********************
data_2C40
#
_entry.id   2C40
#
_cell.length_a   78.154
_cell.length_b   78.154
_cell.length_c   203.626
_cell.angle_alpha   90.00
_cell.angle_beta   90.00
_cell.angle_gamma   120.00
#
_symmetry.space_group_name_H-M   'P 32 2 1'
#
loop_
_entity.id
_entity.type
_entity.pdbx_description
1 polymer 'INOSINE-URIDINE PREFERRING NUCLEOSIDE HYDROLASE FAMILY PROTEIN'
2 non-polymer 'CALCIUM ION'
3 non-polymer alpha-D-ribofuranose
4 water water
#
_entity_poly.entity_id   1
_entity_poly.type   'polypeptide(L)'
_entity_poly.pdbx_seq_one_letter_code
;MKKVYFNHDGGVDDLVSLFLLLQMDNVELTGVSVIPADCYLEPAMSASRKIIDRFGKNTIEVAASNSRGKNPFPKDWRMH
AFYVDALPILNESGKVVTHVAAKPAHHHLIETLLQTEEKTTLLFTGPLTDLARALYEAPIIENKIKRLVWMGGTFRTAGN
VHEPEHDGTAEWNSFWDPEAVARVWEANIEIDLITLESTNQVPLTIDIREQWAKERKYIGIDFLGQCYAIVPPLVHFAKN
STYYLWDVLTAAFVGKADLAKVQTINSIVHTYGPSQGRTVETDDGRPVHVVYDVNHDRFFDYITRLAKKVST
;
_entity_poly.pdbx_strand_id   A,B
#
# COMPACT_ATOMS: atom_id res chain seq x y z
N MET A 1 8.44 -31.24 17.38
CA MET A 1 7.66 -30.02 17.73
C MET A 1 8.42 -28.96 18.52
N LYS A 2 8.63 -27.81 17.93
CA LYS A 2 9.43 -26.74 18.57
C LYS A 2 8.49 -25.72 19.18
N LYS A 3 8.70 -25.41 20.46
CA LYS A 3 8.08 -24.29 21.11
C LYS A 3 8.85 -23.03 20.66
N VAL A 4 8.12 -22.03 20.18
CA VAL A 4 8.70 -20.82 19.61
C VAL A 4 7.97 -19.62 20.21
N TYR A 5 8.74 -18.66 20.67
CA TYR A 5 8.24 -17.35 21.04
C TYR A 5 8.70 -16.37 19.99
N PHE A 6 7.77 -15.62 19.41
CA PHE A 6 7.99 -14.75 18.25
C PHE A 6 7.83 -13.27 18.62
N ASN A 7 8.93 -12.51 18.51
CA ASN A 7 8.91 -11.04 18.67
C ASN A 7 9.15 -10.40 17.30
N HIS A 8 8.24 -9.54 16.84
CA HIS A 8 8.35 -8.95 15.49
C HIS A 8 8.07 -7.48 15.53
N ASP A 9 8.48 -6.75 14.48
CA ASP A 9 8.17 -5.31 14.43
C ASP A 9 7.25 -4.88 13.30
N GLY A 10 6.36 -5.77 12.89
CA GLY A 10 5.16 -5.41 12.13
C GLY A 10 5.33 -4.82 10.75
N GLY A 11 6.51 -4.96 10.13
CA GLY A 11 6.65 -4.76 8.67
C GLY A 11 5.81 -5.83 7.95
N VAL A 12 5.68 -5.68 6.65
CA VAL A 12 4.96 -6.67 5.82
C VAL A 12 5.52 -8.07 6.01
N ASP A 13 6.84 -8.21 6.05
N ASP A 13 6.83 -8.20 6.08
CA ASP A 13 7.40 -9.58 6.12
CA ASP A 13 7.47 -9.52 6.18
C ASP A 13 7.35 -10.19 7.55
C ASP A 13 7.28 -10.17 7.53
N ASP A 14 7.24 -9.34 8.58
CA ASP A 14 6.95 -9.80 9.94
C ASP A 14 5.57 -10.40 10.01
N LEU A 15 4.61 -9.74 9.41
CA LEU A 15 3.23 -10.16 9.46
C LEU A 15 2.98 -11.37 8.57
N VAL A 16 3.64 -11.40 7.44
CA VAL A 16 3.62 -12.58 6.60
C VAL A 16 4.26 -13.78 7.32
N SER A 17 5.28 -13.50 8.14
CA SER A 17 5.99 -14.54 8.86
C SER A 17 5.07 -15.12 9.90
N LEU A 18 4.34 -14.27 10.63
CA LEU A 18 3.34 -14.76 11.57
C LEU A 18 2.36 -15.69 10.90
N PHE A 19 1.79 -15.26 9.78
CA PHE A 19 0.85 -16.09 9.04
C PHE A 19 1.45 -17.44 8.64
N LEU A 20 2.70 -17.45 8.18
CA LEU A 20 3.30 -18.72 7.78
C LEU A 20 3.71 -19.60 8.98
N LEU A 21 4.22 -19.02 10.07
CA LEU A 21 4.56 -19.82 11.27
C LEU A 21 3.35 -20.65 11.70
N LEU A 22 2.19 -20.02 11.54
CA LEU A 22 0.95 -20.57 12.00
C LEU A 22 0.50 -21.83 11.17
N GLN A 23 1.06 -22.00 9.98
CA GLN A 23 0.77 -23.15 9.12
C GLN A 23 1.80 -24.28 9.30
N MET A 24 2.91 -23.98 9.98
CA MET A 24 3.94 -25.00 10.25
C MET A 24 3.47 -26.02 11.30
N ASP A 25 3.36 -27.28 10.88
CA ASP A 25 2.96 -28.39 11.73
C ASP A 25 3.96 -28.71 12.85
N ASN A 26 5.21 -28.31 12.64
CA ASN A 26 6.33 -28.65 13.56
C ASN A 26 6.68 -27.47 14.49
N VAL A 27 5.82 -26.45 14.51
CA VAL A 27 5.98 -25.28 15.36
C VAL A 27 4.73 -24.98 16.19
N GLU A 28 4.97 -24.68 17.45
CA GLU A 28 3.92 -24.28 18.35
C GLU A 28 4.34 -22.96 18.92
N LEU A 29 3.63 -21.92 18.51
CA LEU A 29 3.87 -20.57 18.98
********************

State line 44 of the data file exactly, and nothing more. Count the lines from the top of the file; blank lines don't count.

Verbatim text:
CA VAL A 4 8.70 -20.82 19.61